Identification and Authentication Issues in IoT

1. Identification and Authentication Issues in IoT

The Internet of Things (IoT) provides everyday devices with the ability to identify and communicate with each other. The IoT applications are extremely versatile ranging from smart homes, smart cities to smart wearables, smart healthcare, etc. Therefore, an enormous amount of devices will be connected to collect, perform analysis and make decisions without the need for human interaction. Security is an obligatory requirement in such circumstances, and in particular authentication and identification are amongst the most important issues given the harm that could happen from malicious devices in an IoT system. The number of smart devices is growing exponentially, and so does the amount of threats the IoT systems have to face.

The requirements and limitations of the connected devices raise multiple issues, including connectivity challenges for a huge number of devices to communicate with each other and security challenges with the mission of protecting IoT networks from infiltrators and attackers. The traditional communication protocols are inefficient for IoT systems because of the resource-limited nature of IoT. Cryptographic schemes are typically designed for high power, high processing, and large memory devices. This led to the invention of authentication schemes that are lightweight and more suitable for IoT and Wireless Sensor Networks (WSN).



The major types of threats for an IoT network can be categorized as masquerade attack, man-in-the-middle attack, DoS attack, forging attack, guessing attack, physical attack, routing attack. The strategies of the attackers are extremely versatile ranging from attempting to counterfeit users’ identification, imitating an existing component in the system, snooping network traffic between devices, trying to jam communication by flooding the network with packets, and eventually penetrating the network to generating an alternative route to send or receive packets in a network.

2. Solutions



Authenticating every single device is a challenging task to accomplish. Authentication is the process of validating users’ and devices’ identities before they can access the network or an information system. Radio Frequency Identification (RFID) can play an important role in the identification of entities. It utilizes electromagnetic induction and propagation of electromagnetic waves to distinguish various objects. Many security mechanisms have been designed and proposed including cryptographic, password-based, biometric, token-based, and multi-factor authentication.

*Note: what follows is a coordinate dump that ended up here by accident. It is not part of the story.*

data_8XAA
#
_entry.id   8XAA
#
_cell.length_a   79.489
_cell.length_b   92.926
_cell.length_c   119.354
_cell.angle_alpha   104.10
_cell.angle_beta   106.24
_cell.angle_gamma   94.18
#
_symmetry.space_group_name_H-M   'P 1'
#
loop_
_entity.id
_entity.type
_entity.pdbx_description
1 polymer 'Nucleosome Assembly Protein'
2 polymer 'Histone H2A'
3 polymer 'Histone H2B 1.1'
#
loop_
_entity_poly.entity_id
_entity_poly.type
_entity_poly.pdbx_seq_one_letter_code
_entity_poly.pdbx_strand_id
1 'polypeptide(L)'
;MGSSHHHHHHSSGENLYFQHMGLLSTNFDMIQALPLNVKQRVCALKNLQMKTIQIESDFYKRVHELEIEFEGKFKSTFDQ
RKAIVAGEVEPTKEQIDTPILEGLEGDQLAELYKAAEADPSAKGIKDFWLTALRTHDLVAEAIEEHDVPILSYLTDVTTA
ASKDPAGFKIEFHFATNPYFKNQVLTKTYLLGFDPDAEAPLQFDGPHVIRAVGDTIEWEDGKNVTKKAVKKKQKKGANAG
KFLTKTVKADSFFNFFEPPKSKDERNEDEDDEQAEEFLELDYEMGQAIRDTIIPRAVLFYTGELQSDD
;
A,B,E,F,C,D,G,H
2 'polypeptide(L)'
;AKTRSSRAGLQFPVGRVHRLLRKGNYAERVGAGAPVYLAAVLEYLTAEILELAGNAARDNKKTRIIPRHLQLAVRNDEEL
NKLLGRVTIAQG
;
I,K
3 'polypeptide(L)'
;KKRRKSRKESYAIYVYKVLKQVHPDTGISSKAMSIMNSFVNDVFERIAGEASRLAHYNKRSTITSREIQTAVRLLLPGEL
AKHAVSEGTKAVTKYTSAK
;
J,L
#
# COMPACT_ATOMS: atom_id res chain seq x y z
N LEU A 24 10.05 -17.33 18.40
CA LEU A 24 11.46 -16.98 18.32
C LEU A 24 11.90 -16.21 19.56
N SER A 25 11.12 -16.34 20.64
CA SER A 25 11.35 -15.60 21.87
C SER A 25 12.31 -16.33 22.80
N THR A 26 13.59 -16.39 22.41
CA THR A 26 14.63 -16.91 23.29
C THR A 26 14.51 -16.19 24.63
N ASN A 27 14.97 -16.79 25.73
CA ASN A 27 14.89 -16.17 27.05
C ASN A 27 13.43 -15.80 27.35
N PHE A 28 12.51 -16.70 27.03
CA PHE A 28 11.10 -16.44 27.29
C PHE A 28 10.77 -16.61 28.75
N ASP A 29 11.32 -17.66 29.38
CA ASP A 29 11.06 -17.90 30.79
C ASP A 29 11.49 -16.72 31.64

Password-based authentication is common for device or user verification. A password is a combination of letters, digits, and special characters. Users need to choose their own unique ID and password which are reserved in the database. This data can be stored in an authentication server or even in the sensor’s memory. Only when a user provides the matching ID and password can they access the system and perform desired actions.

In token-based authentication, a token is a piece of data that is generated by the server to identify a user or device. For soft token-based authentication, a one-time password (OTP) is provided by the server and forwarded to the registered device or user and a copy of the OTP is preserved in the database. The server then matches the user-provided OTP with the one in the database to authenticate the entity. On the other hand, for hard token-based authentication, a physical card or device containing information for verification is created.

Biometric authentication is based on the biological feature of human beings. For this technique, a scanner is needed to collect unique biological data from a user and compare it with the data in the database that has been previously collected in the registration process. There can be many different ways to maintain the uniqueness of the data. A system can utilize the methods of fingerprint, face, iris, retina, hand or voice authentication, or even a combination of them.

Alternatively, due to its versatility, multi-factor authentication is getting the most interest from researchers to make the authentication process more secure and effective. Multi-factor authentication combines two or more ways to identify the user or device identity.


3. Conclusion

The current concept of network and connectivity is still in the process of being developed and may undergo major changes in the near future. The expansion of IoT and connected devices is inevitable but security on IoT will need improvements so as to provide reliability and protection for users and systems. Authentication and identification remain major challenges because there are gateways for accessing a network.


4. References